On February 5, 2012, we left for four days in Chicago. It is this week every year that our son’s college holds what they call Founder’s Week. It also coincides with my son’s birthday so I am excited to go. I knew by the time I returned from this trip, I would need to give Pastor 2 an answer about a thirty day commitment. We return on the 12th of the month and I tell Pastor 2 that I have decided to stay and work on this marriage and pray that God would work on it as well. The storm, though, is far from over.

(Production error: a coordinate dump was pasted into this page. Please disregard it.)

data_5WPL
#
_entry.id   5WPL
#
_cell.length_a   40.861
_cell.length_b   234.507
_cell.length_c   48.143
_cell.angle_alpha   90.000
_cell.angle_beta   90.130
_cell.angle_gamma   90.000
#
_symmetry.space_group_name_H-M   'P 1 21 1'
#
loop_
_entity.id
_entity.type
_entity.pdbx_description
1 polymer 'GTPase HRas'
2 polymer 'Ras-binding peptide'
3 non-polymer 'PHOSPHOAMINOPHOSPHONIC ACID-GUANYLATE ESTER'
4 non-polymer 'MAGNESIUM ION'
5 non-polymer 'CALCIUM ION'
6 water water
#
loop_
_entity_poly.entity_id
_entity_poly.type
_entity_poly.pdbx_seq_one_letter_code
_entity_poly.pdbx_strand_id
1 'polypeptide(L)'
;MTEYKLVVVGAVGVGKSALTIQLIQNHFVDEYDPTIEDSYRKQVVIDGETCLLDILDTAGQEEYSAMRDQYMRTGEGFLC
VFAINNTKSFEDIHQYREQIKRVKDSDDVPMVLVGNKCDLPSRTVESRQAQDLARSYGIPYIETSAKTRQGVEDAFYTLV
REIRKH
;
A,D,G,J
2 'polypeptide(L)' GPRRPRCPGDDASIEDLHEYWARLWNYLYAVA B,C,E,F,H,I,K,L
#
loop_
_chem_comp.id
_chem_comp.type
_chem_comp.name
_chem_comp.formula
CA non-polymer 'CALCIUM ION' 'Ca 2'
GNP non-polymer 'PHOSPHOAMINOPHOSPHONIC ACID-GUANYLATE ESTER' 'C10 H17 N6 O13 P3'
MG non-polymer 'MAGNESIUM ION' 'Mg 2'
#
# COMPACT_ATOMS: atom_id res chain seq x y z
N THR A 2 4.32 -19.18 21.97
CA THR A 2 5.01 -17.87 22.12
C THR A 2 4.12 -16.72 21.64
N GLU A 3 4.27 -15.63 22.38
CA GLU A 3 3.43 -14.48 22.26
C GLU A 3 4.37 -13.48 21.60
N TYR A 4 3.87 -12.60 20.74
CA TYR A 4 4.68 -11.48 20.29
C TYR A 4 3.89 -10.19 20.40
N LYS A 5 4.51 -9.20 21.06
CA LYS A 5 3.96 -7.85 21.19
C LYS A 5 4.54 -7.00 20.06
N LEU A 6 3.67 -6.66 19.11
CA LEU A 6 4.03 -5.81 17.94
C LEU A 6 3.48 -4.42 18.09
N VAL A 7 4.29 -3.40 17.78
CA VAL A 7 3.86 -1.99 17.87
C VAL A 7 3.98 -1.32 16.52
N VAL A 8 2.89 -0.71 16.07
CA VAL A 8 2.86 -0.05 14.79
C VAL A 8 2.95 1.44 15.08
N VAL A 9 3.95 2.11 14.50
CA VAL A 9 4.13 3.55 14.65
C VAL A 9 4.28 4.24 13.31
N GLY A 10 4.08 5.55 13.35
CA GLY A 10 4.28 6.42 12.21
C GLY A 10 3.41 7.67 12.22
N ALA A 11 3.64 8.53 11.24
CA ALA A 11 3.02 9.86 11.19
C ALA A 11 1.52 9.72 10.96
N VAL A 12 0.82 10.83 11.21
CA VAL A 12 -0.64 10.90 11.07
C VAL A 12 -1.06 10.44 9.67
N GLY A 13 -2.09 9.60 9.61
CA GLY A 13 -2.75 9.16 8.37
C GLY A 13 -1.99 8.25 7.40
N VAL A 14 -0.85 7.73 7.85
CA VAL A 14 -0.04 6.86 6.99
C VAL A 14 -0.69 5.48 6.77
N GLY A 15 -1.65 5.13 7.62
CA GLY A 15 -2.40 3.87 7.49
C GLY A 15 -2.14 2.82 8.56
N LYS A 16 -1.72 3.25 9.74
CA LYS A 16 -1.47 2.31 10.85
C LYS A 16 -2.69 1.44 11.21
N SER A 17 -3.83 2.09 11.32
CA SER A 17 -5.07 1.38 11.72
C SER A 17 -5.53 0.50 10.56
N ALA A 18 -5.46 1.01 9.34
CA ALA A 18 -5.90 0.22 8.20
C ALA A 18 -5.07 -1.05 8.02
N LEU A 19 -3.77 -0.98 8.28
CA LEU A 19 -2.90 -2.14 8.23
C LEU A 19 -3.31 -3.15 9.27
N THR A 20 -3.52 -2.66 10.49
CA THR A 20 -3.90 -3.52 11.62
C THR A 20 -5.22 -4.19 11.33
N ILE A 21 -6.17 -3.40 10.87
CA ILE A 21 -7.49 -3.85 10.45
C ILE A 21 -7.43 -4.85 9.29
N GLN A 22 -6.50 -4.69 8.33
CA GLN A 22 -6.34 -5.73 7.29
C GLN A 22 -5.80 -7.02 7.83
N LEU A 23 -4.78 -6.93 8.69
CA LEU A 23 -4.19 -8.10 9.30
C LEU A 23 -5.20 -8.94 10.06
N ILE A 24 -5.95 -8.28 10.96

As I learn to trust Pastor 1 more, I finally reveal just how day to day life is lived in our house–in fear. Dave’s anger has gotten progressively worse. He is constantly miserable and seems to not care about us at all. Every night when he would come home from work, he would look at the mail, throw any bills that came in a pile with all the other bills piled on the floor by his chair, turn on the television, and get lost in it for the rest of the night. He would take a break only for dinner and even then, did not turn off the television. After dinner was done, our daughter would go downstairs and close her bedroom door. She did not come up until the next morning for school. If she did come up, she would sit with headphones feeding loud music into her ears, essentially drowning out the world around her. I would go into a back bedroom and work on a puzzle or read. It seemed even God couldn’t do a work in my husband. I grew bitter toward God and toward life. Through all this, I am in contact daily with Pastor 1, Pastor 2, and Friend–many days, all three. The suicidal thoughts increase and I begin to believe that everyone, especially me, would be better off if I were dead. I began to write down how I would carry out the plan I had in place. I told no one what my plan was, although I had told Pastor 1 that I wanted to die.